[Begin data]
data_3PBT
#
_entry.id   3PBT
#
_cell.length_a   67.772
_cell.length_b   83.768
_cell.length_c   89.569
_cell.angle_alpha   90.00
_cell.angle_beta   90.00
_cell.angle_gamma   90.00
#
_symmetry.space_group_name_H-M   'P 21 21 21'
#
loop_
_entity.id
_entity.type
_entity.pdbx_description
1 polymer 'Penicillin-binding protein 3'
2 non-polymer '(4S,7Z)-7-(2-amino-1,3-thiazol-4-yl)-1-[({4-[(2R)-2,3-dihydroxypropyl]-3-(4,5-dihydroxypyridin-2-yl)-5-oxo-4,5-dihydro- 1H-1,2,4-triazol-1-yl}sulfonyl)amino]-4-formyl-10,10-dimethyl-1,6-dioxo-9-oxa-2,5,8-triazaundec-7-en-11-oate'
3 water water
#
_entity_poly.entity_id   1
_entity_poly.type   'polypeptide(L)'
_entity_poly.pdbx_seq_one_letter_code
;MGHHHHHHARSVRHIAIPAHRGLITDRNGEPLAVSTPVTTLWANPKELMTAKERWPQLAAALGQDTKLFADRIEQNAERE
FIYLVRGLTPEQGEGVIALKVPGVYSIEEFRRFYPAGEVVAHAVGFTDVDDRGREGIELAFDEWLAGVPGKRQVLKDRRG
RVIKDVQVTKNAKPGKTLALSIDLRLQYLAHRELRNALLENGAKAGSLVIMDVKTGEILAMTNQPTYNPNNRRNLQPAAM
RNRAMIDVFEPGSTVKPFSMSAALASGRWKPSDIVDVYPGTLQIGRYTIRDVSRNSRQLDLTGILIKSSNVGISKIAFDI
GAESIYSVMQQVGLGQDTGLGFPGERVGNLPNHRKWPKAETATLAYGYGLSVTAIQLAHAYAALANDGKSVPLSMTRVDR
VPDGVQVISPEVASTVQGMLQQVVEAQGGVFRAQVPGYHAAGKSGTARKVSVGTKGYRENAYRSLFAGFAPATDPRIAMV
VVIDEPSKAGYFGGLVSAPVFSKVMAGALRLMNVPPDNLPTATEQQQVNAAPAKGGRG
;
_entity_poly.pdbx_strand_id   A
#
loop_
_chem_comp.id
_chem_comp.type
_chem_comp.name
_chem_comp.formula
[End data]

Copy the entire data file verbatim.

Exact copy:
data_3PBT
#
_entry.id   3PBT
#
_cell.length_a   67.772
_cell.length_b   83.768
_cell.length_c   89.569
_cell.angle_alpha   90.00
_cell.angle_beta   90.00
_cell.angle_gamma   90.00
#
_symmetry.space_group_name_H-M   'P 21 21 21'
#
loop_
_entity.id
_entity.type
_entity.pdbx_description
1 polymer 'Penicillin-binding protein 3'
2 non-polymer '(4S,7Z)-7-(2-amino-1,3-thiazol-4-yl)-1-[({4-[(2R)-2,3-dihydroxypropyl]-3-(4,5-dihydroxypyridin-2-yl)-5-oxo-4,5-dihydro- 1H-1,2,4-triazol-1-yl}sulfonyl)amino]-4-formyl-10,10-dimethyl-1,6-dioxo-9-oxa-2,5,8-triazaundec-7-en-11-oate'
3 water water
#
_entity_poly.entity_id   1
_entity_poly.type   'polypeptide(L)'
_entity_poly.pdbx_seq_one_letter_code
;MGHHHHHHARSVRHIAIPAHRGLITDRNGEPLAVSTPVTTLWANPKELMTAKERWPQLAAALGQDTKLFADRIEQNAERE
FIYLVRGLTPEQGEGVIALKVPGVYSIEEFRRFYPAGEVVAHAVGFTDVDDRGREGIELAFDEWLAGVPGKRQVLKDRRG
RVIKDVQVTKNAKPGKTLALSIDLRLQYLAHRELRNALLENGAKAGSLVIMDVKTGEILAMTNQPTYNPNNRRNLQPAAM
RNRAMIDVFEPGSTVKPFSMSAALASGRWKPSDIVDVYPGTLQIGRYTIRDVSRNSRQLDLTGILIKSSNVGISKIAFDI
GAESIYSVMQQVGLGQDTGLGFPGERVGNLPNHRKWPKAETATLAYGYGLSVTAIQLAHAYAALANDGKSVPLSMTRVDR
VPDGVQVISPEVASTVQGMLQQVVEAQGGVFRAQVPGYHAAGKSGTARKVSVGTKGYRENAYRSLFAGFAPATDPRIAMV
VVIDEPSKAGYFGGLVSAPVFSKVMAGALRLMNVPPDNLPTATEQQQVNAAPAKGGRG
;
_entity_poly.pdbx_strand_id   A
#
loop_
_chem_comp.id
_chem_comp.type
_chem_comp.name
_chem_comp.formula